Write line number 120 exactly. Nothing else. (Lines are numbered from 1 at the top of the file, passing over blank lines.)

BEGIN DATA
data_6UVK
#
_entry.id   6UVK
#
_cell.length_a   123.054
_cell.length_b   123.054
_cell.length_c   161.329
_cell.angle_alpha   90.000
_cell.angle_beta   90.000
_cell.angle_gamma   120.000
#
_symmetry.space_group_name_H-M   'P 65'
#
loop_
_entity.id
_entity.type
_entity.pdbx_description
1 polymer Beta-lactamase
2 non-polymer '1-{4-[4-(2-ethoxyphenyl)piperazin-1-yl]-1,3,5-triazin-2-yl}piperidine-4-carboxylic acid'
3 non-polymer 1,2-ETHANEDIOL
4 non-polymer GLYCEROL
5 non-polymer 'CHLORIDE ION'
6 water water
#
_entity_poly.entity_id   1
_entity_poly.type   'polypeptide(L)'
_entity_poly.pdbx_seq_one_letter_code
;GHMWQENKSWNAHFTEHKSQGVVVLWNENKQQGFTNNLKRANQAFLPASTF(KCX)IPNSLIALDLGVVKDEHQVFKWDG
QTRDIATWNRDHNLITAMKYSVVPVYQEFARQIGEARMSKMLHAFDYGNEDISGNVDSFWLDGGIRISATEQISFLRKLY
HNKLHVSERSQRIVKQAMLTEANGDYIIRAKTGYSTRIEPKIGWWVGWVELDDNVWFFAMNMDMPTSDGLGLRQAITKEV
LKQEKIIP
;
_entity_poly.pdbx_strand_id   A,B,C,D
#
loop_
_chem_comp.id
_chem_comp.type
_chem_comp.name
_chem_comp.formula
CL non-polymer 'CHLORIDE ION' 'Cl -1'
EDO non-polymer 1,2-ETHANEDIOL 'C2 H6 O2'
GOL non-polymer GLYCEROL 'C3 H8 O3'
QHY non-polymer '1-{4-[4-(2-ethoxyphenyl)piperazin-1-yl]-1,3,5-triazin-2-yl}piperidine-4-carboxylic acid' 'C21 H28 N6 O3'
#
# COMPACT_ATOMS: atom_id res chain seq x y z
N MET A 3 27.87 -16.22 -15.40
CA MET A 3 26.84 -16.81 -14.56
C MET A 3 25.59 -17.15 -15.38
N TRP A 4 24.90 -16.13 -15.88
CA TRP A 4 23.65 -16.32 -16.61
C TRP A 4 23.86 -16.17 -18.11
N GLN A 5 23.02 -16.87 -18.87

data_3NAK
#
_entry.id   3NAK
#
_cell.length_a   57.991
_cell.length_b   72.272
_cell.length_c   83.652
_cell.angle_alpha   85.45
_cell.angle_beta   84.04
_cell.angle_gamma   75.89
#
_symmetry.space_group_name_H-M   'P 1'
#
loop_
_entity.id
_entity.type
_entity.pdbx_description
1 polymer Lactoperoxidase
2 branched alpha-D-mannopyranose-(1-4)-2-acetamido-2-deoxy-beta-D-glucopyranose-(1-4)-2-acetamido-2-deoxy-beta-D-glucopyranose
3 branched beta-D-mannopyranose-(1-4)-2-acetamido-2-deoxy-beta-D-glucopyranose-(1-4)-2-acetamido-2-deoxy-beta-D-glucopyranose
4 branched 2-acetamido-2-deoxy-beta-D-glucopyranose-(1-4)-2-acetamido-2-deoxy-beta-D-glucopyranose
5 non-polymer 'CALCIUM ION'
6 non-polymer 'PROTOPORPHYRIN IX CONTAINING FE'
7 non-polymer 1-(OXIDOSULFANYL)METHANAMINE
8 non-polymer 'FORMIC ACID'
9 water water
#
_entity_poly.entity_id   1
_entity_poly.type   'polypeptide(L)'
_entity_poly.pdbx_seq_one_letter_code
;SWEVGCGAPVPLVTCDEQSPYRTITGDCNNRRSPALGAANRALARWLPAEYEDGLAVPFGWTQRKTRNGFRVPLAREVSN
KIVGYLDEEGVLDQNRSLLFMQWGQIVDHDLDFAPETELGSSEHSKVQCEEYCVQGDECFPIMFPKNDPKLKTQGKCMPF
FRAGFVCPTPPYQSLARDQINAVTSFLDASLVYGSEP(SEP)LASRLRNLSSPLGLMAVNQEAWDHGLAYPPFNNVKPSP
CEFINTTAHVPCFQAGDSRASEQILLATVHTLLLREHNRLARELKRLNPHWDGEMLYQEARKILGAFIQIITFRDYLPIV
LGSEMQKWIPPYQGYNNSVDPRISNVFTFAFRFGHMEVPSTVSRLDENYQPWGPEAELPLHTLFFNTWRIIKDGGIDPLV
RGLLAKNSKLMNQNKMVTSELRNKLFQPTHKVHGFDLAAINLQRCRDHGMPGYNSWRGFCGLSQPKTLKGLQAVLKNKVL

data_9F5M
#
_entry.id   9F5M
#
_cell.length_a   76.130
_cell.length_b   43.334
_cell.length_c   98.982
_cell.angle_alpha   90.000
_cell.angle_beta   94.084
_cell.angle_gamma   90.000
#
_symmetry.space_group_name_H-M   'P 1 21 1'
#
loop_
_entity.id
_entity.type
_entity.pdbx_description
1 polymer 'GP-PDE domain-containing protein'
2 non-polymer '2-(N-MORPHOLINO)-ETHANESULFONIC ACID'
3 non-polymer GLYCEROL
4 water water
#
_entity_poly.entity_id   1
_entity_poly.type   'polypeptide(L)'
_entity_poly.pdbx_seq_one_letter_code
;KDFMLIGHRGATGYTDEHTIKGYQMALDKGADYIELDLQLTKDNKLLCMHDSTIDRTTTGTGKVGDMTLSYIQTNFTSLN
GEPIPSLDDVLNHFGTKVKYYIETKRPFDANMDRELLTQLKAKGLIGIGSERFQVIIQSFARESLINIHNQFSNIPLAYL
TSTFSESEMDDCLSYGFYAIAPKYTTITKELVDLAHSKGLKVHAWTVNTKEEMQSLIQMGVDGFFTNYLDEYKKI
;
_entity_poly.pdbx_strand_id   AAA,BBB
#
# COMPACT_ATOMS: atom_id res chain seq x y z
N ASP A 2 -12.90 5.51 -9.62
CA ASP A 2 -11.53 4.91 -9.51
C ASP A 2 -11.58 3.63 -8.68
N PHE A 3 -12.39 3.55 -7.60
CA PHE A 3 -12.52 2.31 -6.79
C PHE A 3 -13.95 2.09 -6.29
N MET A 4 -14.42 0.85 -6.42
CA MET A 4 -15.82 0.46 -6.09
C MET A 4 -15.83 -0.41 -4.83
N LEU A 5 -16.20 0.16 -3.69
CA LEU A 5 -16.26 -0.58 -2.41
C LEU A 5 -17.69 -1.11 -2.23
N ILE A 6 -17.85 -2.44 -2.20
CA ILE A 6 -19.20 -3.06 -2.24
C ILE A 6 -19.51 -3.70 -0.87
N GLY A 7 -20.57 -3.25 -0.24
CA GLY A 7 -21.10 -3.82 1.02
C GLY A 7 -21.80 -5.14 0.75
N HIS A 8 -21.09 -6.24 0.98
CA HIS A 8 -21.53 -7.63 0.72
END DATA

# COMPACT_ATOMS: atom_id res chain seq x y z